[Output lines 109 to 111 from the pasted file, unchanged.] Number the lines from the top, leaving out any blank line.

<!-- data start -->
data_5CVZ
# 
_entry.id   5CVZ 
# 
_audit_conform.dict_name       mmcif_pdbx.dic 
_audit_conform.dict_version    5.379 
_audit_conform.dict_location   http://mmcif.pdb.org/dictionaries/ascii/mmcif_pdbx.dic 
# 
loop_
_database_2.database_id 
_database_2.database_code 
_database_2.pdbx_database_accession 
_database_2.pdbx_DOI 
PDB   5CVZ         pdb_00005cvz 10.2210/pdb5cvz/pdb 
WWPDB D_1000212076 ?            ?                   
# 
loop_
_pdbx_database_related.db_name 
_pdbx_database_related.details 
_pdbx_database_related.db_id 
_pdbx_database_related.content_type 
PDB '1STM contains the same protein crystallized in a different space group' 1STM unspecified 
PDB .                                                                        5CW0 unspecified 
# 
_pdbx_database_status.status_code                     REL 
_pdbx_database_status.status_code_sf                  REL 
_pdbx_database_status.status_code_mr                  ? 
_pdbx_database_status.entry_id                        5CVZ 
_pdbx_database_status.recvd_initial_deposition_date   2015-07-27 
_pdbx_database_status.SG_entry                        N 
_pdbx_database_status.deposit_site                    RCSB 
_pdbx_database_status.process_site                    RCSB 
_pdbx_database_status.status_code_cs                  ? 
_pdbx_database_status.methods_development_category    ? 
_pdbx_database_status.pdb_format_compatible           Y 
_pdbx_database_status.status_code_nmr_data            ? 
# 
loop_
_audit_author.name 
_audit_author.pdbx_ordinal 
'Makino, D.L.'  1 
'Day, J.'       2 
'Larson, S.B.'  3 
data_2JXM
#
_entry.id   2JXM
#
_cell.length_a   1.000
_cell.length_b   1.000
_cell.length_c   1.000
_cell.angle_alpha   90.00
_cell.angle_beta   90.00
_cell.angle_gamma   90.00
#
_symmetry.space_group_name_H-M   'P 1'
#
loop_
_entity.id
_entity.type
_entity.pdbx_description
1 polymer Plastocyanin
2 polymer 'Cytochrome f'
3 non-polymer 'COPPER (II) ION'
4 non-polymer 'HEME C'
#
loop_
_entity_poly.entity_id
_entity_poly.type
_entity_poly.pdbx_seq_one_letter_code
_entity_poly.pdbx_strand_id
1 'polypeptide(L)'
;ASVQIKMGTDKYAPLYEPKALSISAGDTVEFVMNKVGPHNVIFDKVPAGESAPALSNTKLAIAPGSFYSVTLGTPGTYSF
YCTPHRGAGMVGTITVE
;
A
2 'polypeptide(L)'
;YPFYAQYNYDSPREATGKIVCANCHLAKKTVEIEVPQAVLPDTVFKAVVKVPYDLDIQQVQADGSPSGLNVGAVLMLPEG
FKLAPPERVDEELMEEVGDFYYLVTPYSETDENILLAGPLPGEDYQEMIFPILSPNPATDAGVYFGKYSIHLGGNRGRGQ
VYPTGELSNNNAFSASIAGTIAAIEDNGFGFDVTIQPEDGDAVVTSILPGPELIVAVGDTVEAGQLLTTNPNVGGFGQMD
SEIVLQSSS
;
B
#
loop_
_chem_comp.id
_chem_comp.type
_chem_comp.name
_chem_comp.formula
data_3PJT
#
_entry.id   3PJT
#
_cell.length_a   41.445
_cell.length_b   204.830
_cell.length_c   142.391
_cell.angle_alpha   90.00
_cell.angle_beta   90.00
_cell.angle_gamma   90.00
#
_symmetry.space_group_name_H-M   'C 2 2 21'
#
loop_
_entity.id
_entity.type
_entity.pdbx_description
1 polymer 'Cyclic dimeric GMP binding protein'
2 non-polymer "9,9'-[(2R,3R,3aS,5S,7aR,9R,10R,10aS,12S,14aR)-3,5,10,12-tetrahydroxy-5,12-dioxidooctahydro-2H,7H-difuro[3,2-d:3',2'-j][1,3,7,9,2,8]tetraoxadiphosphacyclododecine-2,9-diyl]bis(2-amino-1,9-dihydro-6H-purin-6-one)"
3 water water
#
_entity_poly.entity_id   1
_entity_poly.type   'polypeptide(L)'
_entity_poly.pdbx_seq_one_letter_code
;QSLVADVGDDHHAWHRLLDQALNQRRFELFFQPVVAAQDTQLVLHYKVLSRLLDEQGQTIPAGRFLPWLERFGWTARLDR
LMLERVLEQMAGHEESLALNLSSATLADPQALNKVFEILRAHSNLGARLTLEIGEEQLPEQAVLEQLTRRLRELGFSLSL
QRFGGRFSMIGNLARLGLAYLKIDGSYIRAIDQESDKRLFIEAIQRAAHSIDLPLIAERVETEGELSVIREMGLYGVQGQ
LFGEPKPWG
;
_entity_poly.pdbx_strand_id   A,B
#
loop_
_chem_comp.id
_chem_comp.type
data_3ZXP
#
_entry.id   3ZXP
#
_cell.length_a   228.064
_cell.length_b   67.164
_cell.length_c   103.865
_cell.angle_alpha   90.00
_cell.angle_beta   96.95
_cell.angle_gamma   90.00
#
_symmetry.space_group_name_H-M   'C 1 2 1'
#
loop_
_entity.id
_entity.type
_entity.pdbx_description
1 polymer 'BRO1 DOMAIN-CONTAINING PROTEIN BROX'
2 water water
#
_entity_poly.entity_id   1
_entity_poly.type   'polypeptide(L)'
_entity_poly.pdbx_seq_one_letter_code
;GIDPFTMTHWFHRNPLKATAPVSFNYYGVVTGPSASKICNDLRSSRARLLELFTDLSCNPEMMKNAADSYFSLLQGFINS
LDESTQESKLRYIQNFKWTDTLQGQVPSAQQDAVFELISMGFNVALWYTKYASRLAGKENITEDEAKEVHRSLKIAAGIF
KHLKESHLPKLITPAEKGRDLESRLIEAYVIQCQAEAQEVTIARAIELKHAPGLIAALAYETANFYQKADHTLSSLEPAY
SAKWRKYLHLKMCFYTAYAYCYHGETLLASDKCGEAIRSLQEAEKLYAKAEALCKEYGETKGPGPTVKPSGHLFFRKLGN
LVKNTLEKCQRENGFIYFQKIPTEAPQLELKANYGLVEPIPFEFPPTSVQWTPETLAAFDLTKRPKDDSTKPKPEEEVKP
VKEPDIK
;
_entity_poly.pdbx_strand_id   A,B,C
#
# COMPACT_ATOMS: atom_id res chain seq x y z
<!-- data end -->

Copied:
#
_entity_poly.entity_id   1
_entity_poly.type   'polypeptide(L)'